The Omega or Swan Nebula has been a target of astronomical research for 250 years, but astronomers have never been able to get a clear view of the inside of the structure until now, thanks to SOFIA, the Stratospheric Observatory for Infrared Astronomy.
SOFIA is NASA’s flying observatory, a collection of equipment aboard a modified Boeing 747SP jetliner aircraft that is able to fly high in the Earth’s atmosphere above the large majority of water vapor. This way, its sensitive instruments can detect infrared signals which are very weak or coming from a great distance away, when normally the vapor would interfere with these signals and make them impossible to spot.
Using instruments such as the German Receiver for Astronomy at Terahertz Frequencies (GREAT), SOFIA can detect infrared light which is given off by distant nebulae. By looking in the infrared wavelength, these instruments can peer through the clouds of dust which constitute nebulae, allowing the scientists to peek inside and see regions nearer to the center of the structure.
“The present-day nebula holds the secrets that reveal its past; we just need to be able to uncover them,” Wanggi Lim, a Universities Space Research Association scientist at the SOFIA Science Center at NASA’s Ames Research Center, said in a statement. “SOFIA lets us do this, so we can understand why the nebula looks the way it does today.”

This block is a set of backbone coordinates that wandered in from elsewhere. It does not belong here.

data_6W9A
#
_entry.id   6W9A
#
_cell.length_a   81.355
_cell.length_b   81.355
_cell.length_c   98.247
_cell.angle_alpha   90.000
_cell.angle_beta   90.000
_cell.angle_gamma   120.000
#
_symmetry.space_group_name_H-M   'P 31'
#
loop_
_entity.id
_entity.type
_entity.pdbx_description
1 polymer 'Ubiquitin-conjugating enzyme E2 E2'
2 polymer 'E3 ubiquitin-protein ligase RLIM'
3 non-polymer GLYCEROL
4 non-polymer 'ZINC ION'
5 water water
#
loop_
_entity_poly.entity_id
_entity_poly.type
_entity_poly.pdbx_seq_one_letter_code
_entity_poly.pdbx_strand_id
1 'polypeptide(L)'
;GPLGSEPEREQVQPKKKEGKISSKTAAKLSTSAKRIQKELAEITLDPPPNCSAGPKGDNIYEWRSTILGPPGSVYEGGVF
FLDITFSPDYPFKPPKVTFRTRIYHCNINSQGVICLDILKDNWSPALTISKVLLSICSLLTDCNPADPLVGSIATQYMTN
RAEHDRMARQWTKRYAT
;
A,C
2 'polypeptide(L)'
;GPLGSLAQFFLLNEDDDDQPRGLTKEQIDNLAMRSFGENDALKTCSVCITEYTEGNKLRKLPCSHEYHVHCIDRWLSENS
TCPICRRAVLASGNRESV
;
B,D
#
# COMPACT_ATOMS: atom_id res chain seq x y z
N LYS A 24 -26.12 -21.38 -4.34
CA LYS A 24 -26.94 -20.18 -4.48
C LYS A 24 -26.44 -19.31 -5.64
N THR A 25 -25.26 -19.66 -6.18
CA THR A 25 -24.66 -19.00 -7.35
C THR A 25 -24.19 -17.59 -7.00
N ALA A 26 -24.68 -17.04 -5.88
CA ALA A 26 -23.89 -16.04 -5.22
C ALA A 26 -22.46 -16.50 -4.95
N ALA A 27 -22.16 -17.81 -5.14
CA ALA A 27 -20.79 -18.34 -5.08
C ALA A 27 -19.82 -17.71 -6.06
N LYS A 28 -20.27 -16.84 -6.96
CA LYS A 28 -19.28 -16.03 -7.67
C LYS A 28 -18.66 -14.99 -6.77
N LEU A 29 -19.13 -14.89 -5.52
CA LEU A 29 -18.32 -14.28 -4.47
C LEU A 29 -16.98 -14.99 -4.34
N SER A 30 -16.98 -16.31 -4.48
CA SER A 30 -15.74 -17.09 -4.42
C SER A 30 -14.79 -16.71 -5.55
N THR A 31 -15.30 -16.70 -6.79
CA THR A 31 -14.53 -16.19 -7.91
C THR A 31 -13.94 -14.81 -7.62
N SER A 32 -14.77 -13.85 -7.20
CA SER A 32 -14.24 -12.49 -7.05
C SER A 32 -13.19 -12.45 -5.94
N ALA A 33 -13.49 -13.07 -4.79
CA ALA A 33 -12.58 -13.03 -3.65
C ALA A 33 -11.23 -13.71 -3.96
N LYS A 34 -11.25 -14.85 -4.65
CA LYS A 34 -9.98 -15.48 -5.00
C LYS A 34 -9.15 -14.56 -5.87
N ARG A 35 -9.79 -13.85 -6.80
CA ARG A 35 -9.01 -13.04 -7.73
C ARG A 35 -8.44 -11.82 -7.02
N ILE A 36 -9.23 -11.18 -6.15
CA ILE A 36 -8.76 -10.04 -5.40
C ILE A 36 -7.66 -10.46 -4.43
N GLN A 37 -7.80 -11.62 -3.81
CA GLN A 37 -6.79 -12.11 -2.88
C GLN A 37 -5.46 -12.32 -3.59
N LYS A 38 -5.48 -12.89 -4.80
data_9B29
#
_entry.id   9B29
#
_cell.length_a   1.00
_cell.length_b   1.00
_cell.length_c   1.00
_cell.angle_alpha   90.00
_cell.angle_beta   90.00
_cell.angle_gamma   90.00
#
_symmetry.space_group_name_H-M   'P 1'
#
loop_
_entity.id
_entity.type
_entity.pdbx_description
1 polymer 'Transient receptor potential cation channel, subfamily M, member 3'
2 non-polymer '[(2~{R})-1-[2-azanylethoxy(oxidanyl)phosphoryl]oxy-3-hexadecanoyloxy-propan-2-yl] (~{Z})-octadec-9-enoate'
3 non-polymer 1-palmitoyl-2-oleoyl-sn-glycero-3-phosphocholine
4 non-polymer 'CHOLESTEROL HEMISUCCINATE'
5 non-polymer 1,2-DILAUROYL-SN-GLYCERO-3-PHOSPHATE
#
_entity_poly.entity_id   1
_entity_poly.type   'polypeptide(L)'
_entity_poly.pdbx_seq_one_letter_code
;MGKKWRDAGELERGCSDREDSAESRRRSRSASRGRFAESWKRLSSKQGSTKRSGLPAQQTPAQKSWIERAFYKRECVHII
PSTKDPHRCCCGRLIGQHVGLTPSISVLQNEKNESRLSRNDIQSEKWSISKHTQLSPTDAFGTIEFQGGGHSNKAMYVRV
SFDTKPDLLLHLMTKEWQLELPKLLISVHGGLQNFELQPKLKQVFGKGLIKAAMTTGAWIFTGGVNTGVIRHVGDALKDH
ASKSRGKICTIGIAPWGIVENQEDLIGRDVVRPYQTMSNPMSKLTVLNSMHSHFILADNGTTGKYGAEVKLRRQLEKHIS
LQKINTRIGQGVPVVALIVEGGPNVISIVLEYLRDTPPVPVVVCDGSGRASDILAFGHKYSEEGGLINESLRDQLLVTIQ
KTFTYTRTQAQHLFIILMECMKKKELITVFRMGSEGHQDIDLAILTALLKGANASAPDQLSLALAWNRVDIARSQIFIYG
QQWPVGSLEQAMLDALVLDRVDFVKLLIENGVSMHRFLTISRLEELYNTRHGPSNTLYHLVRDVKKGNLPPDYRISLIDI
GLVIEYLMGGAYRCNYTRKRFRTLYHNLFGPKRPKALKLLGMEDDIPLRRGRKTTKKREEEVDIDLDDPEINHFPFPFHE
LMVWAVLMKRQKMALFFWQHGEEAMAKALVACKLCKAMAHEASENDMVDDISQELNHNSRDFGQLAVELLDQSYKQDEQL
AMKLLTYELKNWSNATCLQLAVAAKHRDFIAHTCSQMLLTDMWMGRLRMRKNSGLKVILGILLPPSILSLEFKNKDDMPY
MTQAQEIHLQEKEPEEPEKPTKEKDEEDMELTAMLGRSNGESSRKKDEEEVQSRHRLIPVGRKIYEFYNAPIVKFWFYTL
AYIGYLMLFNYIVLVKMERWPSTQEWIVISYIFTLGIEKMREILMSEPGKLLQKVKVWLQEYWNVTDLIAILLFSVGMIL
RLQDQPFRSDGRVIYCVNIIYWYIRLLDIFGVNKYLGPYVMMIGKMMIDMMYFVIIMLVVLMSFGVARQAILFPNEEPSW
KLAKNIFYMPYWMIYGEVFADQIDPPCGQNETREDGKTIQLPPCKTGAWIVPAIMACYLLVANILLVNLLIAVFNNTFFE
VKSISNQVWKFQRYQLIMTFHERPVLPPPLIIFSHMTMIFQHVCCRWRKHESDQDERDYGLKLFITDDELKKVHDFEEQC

The dust is not the only thing which makes seeing the stars at the center of the nebula difficult, however. The central region glows very brightly, so detectors on most telescopes are saturated, “similar to an overexposed photo,” according to NASA. SOFIA uses an instrument called FORCAST, or the Faint Object Infrared Camera for the SOFIA Telescope, which is able to see into the interior of the nebula and study the different regions within it, revealing that these regions formed in separate bursts of star birth across the nebula’s history.
“This is the most detailed view of the nebula we have ever had at these wavelengths,” Jim De Buizer, a senior scientist also at the SOFIA Science Center, said in the statement. “It’s the first time we can see some of its youngest, massive stars and start to truly understand how it evolved into the iconic nebula we see today.”
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